A peek at Donald Trump's finances

Here's why you'll never know how much Trump is worth
Here's why you'll never know how much Trump is worth

There have been many questions surrounding Donald Trump's mysterious but vast wealth.

This week, he filed a 104-page financial disclosure form with the Federal Election Commission. That's 12 pages more than the first financial disclosure form he filed last year with the FEC after declaring his candidacy for the presidency. The form is required by the Office of Government Ethics to be filed by all candidates during their campaigns to help identify, among other things, any potential conflicts of interest should they be elected.

And according to a statement released by Trump on Tuesday, his net worth -- which he's often asserted is $10 billion -- is now more than that. He doesn't specify how much more, however.

It's not possible to assess his net worth from the disclosure form, since he's only required to report a range of values for assets and liabilities.

But here are some things we did learn:

He's worth at least a billion dollars.

...the key words being "at least." That's because the maximum amount required to be reported is "over $50 million." That's not particularly helpful in this case since it could mean anything from $50 million or $50 billion. But a rough tally of the value of Trump's listed assets at the lower end of the reporting range comes to around $1.4 billion. So at least we know he's a billionaire.

Among his largest assets -- those valued at "over" $50 million -- are Fifty-Seventh Street Associates, a commercial real estate firm; Trump Turnberry, a luxury golf resort in Scotland; and Trump International Hotels Management LLC.

He also owes a lot of money.

Trump's assets are impressive, but according to his form, he lists 16 liabilities for which owes at least $315 million. But the true amount of his debt could be much higher, because of the broad reporting ranges.

Five of the liabilities are marked at "over $50 million" each. He also reports nine other liabilities on which he owes anywhere between $5 million and $25 million each.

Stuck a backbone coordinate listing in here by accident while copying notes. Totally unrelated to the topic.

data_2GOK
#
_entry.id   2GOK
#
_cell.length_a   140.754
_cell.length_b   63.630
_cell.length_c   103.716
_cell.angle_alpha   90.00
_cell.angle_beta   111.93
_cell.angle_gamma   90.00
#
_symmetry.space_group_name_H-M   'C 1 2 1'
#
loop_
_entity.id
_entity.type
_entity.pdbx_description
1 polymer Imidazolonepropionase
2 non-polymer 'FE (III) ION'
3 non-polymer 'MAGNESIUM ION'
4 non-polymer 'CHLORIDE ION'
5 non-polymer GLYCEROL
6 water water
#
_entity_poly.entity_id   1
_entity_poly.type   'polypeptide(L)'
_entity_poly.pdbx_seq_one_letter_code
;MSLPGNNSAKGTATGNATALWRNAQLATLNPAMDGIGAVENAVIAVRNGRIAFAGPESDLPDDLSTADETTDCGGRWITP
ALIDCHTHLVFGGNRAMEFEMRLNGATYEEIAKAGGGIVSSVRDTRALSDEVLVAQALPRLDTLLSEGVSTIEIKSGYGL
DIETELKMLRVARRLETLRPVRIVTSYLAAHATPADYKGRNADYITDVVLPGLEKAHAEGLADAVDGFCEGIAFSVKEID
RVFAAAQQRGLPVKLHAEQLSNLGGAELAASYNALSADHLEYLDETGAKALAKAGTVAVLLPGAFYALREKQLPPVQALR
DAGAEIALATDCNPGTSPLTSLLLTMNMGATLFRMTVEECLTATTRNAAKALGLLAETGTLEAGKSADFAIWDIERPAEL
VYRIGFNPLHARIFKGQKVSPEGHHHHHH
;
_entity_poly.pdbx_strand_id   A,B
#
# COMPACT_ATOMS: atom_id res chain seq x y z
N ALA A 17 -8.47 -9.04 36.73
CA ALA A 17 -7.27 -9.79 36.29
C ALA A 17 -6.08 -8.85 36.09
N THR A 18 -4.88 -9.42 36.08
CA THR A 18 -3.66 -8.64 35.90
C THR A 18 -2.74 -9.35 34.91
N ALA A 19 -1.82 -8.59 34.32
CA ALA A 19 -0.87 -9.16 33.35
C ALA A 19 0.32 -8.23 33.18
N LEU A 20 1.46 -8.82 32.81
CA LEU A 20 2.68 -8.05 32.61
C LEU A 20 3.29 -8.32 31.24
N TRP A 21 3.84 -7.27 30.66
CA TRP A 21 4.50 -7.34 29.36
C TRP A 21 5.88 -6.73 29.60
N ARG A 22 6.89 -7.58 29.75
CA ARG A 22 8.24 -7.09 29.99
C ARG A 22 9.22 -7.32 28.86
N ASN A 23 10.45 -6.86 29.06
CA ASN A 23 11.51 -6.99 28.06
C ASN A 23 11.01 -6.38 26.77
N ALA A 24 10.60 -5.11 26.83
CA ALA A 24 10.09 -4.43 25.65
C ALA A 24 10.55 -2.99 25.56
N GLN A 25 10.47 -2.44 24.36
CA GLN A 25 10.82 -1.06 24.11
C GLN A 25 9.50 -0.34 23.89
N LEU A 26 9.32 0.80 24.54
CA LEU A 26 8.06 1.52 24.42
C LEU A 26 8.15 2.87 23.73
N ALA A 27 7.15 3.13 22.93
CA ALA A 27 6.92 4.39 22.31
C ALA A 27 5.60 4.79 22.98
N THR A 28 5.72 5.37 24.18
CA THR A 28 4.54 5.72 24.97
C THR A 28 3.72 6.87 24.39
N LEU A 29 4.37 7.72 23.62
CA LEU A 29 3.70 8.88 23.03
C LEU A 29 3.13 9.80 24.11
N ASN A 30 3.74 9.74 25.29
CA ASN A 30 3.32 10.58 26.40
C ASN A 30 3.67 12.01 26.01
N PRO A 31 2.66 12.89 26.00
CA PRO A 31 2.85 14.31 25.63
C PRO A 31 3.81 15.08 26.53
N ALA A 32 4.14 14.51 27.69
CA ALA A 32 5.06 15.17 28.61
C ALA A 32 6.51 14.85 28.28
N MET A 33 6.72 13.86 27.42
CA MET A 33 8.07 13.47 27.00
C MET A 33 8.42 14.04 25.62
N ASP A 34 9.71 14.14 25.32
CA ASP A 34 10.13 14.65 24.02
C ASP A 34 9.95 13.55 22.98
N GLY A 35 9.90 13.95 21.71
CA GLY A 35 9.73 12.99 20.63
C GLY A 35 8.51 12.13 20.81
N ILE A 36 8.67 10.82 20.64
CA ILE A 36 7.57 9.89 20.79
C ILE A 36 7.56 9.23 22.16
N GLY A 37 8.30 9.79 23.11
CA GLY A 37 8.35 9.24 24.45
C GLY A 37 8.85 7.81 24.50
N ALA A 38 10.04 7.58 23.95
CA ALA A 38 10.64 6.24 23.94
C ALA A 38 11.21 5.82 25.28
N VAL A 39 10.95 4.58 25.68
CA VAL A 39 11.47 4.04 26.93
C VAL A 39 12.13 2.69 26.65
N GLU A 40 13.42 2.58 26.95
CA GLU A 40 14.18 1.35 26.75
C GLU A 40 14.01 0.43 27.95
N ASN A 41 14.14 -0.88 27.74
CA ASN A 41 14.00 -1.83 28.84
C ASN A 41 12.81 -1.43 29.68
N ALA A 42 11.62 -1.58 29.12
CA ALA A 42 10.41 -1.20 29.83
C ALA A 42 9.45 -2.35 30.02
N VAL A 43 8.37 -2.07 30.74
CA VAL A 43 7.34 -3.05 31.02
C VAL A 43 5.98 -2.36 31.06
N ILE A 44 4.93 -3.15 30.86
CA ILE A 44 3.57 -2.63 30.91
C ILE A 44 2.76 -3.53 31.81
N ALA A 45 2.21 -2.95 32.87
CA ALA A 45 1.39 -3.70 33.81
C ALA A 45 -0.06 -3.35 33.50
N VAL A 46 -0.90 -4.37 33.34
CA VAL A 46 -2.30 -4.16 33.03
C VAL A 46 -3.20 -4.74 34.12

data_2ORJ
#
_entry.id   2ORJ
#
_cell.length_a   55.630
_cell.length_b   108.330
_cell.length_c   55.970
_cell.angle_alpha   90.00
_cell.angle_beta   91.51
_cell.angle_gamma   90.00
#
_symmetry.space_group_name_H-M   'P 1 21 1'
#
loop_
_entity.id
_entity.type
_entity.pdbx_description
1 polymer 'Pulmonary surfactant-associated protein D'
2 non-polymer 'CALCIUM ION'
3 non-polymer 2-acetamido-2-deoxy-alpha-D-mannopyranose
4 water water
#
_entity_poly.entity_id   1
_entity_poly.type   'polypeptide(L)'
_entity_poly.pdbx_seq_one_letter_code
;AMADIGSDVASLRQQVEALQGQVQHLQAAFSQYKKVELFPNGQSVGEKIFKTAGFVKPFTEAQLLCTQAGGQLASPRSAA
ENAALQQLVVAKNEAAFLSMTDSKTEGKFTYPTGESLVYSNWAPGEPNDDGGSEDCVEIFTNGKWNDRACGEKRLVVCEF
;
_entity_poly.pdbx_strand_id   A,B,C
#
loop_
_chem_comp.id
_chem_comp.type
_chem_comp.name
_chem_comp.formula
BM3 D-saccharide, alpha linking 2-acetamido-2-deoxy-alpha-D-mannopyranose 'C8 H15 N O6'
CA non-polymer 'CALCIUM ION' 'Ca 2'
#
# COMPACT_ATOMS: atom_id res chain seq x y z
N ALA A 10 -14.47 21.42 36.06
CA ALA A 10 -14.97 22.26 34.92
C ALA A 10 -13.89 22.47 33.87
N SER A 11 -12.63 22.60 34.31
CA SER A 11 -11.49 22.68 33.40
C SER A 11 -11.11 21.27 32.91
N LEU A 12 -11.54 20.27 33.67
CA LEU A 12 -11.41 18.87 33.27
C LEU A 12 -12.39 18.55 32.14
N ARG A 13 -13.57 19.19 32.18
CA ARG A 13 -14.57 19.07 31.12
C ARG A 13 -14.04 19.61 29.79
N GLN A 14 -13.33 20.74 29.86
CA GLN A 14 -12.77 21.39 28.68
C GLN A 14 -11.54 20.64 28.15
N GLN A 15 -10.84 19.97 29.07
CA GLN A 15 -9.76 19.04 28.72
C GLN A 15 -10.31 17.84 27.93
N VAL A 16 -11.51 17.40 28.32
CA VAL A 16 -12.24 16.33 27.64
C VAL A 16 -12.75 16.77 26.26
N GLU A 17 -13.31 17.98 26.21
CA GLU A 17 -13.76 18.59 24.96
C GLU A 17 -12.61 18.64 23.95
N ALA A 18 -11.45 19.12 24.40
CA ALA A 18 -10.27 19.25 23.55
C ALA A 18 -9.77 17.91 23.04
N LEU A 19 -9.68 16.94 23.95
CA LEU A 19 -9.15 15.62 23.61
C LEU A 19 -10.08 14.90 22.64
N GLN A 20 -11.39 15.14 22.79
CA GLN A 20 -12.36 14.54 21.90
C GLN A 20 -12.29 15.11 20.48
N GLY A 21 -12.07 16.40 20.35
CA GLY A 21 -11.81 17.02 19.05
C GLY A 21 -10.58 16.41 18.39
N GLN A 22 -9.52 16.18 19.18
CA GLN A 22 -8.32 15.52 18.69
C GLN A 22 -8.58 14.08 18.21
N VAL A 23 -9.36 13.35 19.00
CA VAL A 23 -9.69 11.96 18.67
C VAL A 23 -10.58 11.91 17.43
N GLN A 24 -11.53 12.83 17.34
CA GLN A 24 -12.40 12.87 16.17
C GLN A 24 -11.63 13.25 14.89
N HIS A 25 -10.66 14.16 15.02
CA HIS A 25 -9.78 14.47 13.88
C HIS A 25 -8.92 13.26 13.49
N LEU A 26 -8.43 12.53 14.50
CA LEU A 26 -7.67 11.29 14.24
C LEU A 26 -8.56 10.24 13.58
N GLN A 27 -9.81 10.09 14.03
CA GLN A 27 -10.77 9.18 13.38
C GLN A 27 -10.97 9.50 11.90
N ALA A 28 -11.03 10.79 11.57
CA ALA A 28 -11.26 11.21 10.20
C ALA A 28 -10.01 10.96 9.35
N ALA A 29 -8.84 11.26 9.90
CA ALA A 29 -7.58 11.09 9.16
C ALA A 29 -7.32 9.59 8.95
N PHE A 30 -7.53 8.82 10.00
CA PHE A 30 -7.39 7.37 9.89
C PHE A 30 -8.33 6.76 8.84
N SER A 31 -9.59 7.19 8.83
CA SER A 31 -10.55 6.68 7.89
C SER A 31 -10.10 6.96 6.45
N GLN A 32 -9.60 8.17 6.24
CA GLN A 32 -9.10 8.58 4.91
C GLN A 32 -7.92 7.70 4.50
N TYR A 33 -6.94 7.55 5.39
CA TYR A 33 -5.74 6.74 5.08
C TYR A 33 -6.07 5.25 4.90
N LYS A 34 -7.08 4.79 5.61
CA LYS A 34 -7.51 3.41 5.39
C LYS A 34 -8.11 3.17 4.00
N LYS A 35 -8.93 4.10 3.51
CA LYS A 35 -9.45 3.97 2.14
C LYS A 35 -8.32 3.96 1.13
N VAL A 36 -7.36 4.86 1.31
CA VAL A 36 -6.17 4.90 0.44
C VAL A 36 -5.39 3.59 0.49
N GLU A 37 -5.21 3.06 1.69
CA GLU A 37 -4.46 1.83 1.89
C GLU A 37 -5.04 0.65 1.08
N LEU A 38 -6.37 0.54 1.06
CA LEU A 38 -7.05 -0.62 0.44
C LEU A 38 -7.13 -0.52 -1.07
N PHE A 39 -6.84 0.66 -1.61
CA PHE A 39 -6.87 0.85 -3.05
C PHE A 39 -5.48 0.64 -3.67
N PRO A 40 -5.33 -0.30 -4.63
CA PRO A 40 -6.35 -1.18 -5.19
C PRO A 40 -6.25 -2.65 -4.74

His golf courses bring in a lot of income.

Trump's total income from January 2015 through mid-May this year was $611 million, not including investment income.

One of the largest sources of his income is his many golf clubs and resorts, which brought in roughly $382 million. He reported earning $132 million from Trump National Doral, $30 million from his Mar-a-Lago club; and between $10 million and $20 million each from many of his other resorts.

What isn't clear from any of Trump's income -- because the form doesn't require candidates to specify -- is whether the numbers reported reflect his income after subtracting the expenses he incurred operating the business, or just the general revenue number before expenses.

Related: Donald Trump's favorite stocks

He's involved in a lot of businesses

Trump, of course, also derives money from many other business ventures, including, real estate, stocks, licensing and management fees, his modeling and travel agencies, an ice skating rink, and even a beauty pageant.

For instance, he also booked $49.3 million from the Miss Universe pageant, which may reflect his sale of that business.

All told, Trump has a hand in more than 550 ventures. But they're not all businesses he necessarily owns outright. In many he's listed as trustee, shareholder, director or member. He also has a number of licensing deals.

He invests in companies he publicly bashes.

Trump holds many different stocks, including in companies he's publicly attacked. Three of his favorite targets, Amazon (AMZN), Apple (AAPL) and Ford (F), are listed in the document.

Trump has bashed Apple repeatedly for not manufacturing its products in the United States, yet the iPhone maker is his top individual stock holding. Despite attacking Ford for shipping jobs to factories in Mexico, he holds $500,000 of the company's bonds. He even owns a small stake in Amazon, which he slammed for avoided anti-trust regulations.

His books are selling better these days

Though not a huge money-maker relative to his other businesses, Trump also collects royalties from his books, which seem to be selling more these days, given his higher profile.

The Art of the Deal brought in between $50,000 and $100,000, up from the $15,000 to $50,000 reported in Trump's last disclosure. And Time to Get Tough brought in $100,000 to $1 million, up from $50,000 to $100,000.

Related: Nixon released his tax returns under audit. Why can't Trump?

-- CNN's Tom LoBianco and CNNMoney's Heather Long and Karen McGowan contributed to this report

Personal Finance

CNNMoney Sponsors